We look at the present through a rear-view mirror. We march backwards into the future. The future of the future is the present.
This mashup of some of McLuhan’s most oft-repeated aphorisms highlights a particularly human dilemma. We are destined to view the future through the lens of the present – and more often than not, the past. In other words, we tend to imagine the future as an incremental extension of our own time, or of recent history. It’s hard for us to imagine things that don’t yet exist.
That’s because our brains are built to recognize patterns: we are naturally programmed to see things as we have already seen them. Conversely, we are naturally stressed by things we have never before encountered. Which is why many people fear the future, much less have the capacity to imagine it.
In developing strategy, the biggest mistake we can make is to design for the present. The brand you’re making now has to compete in the future. You have to design for what you don’t yet know. But how?
Our default when thinking about the future is to rely upon what foresight strategists call mental models, or “the deeply ingrained assumptions, generalizations or images that influence how one makes sense of and responds to the world”. Changing these mental models is a key outcome of strategic foresight. It’s key because these models tend to be biased towards the past and based on faulty assumptions about the future. As Idea Couture foresight strategist Jayar LaFontaine writes, “These faulty assumptions, framed by an uncritical belief in incremental change, give rise to a ‘default’ future designed to preserve the prevailing way of doing things.”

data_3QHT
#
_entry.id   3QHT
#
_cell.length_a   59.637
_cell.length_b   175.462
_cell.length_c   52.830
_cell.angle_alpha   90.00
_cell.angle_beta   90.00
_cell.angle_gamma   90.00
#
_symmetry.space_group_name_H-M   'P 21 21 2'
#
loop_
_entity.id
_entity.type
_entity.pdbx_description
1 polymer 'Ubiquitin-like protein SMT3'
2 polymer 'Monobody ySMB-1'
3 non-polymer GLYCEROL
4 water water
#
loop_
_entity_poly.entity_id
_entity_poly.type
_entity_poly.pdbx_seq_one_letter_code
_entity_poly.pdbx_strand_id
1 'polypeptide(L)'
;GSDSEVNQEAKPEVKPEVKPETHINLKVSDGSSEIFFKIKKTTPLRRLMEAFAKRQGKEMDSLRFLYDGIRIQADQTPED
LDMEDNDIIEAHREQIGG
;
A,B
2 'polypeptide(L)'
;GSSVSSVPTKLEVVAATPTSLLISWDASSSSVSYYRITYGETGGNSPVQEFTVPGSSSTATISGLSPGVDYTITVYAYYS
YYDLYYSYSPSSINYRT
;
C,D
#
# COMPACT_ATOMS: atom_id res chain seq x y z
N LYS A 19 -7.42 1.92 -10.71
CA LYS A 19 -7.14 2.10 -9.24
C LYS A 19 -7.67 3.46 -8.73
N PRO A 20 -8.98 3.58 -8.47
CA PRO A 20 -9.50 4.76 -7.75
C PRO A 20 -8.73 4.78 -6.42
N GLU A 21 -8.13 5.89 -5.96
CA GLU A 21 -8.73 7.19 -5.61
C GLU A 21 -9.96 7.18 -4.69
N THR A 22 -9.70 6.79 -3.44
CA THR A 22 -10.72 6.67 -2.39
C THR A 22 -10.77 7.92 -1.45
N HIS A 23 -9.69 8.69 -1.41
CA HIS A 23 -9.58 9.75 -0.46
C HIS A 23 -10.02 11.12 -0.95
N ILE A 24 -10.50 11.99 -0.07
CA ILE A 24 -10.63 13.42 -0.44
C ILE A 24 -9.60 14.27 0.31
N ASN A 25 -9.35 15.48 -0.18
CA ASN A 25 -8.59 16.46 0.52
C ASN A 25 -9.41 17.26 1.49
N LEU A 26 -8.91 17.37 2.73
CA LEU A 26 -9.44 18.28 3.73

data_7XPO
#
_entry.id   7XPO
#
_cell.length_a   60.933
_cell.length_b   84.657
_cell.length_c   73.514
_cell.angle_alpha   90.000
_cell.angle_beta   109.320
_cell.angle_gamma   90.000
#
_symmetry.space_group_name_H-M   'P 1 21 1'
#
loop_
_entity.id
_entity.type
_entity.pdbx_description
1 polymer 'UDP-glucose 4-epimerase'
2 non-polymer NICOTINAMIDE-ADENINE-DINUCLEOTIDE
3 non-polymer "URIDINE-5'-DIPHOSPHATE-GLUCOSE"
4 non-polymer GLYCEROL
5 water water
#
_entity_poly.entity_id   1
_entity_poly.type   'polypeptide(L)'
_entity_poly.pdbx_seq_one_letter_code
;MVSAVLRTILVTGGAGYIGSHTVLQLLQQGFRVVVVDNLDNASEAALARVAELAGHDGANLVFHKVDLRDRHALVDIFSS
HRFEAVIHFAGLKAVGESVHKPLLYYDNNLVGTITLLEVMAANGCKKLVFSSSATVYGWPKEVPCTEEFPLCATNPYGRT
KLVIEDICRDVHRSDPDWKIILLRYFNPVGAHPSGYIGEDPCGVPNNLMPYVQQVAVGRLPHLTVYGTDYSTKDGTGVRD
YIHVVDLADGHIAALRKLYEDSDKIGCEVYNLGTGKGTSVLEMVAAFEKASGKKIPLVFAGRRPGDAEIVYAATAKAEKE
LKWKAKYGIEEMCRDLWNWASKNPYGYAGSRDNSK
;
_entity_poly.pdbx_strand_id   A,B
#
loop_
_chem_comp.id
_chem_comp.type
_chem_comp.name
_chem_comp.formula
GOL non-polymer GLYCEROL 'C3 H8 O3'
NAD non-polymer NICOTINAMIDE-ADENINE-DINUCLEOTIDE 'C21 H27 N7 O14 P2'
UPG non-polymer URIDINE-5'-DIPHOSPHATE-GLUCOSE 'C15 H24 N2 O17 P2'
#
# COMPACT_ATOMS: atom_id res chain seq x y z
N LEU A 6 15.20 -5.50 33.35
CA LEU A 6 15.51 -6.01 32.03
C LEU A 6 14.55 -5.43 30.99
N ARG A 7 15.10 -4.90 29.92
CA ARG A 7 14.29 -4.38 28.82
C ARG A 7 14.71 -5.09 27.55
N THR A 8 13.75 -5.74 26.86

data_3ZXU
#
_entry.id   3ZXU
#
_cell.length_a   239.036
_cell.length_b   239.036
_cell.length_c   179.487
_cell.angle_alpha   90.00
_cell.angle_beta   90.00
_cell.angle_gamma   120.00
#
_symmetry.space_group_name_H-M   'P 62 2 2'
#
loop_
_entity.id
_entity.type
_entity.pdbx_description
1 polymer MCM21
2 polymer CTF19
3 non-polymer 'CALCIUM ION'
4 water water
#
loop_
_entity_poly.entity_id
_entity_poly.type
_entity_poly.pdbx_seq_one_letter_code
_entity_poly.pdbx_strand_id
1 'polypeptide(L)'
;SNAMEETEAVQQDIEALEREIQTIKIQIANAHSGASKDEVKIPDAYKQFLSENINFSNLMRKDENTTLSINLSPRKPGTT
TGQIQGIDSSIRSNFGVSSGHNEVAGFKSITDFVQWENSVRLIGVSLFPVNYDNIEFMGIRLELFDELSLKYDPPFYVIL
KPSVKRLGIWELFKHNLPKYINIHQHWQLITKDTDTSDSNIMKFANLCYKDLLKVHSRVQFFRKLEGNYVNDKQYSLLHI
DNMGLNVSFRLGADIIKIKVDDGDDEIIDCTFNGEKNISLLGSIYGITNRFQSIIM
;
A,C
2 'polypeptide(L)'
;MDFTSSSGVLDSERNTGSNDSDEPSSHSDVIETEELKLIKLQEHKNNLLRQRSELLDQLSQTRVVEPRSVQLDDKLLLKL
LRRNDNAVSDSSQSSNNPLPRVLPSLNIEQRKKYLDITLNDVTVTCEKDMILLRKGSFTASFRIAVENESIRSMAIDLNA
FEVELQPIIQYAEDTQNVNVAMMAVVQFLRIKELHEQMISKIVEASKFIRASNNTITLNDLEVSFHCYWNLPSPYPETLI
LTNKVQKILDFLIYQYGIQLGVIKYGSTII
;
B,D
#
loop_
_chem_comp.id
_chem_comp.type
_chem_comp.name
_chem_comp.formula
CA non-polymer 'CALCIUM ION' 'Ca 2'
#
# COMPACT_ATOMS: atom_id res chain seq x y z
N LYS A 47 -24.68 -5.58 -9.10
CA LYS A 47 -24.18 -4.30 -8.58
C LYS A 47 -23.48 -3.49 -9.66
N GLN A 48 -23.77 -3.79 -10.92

Strategic foresight escapes the pull of the past by imagining futures that could occur, based on weak signals from the present. It helps us use these signals in combination with other data to speculate on how a product or a service or a brand might behave in any one of several possible scenarios, a process akin to wind-tunnelling.
Why engage in this kind of foresight? Because we are already creating the future, whether we are aware of it or not. So why not deliberately imagine it, and test the brand against a range of possibilities? Why not find ways to escape the trap of the rear view mirror?
For those who wish to escape a bias towards the past, strategic foresight reveals opportunities for differentiation in the future. Most brands, like people, look ahead by looking back through McLuhan’s mirror. By baking strategic foresight into the brand building process, therefore, you are already several steps ahead of the competition.
As Jeff Bezos has said, if everything you do is on a three-year time horizon, you’re competing against a lot of people. But if you’re willing to invest in a seven-year time horizon, you’re now competing against a fraction of those people. By lengthening the time horizon, you can engage in endeavors that you could never otherwise pursue. wn
Image credits: All images from the archives of American industrial designer Norman Bell Geddes, designer of the General Motors exhibit “Futurama: The City of 1960″ at the 1939 New York World’s Fair
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